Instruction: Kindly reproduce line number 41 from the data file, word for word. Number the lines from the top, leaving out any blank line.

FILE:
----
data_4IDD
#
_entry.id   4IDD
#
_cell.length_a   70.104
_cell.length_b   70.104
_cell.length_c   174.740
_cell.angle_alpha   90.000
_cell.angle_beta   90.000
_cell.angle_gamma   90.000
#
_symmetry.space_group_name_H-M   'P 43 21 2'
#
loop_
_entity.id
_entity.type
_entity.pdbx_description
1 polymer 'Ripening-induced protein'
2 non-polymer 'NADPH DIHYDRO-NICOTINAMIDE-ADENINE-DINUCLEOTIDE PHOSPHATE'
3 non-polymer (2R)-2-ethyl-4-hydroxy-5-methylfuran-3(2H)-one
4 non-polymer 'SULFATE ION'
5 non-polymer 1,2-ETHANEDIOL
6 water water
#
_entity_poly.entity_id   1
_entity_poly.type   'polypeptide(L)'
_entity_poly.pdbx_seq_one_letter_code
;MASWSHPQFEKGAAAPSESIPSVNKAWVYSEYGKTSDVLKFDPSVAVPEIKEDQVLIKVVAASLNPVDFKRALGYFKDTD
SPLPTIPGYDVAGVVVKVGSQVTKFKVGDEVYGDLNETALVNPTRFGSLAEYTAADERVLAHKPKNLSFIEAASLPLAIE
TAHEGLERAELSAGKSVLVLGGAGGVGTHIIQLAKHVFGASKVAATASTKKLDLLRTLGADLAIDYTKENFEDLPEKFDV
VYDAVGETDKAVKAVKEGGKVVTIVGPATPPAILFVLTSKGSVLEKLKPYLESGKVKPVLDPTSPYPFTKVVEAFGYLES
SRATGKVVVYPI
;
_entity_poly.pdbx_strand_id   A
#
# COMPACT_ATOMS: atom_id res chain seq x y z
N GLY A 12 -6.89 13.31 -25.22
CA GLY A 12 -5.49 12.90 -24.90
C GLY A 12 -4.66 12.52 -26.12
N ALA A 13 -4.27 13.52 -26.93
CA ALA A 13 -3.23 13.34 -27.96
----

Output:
CA ALA A 13 -3.23 13.34 -27.96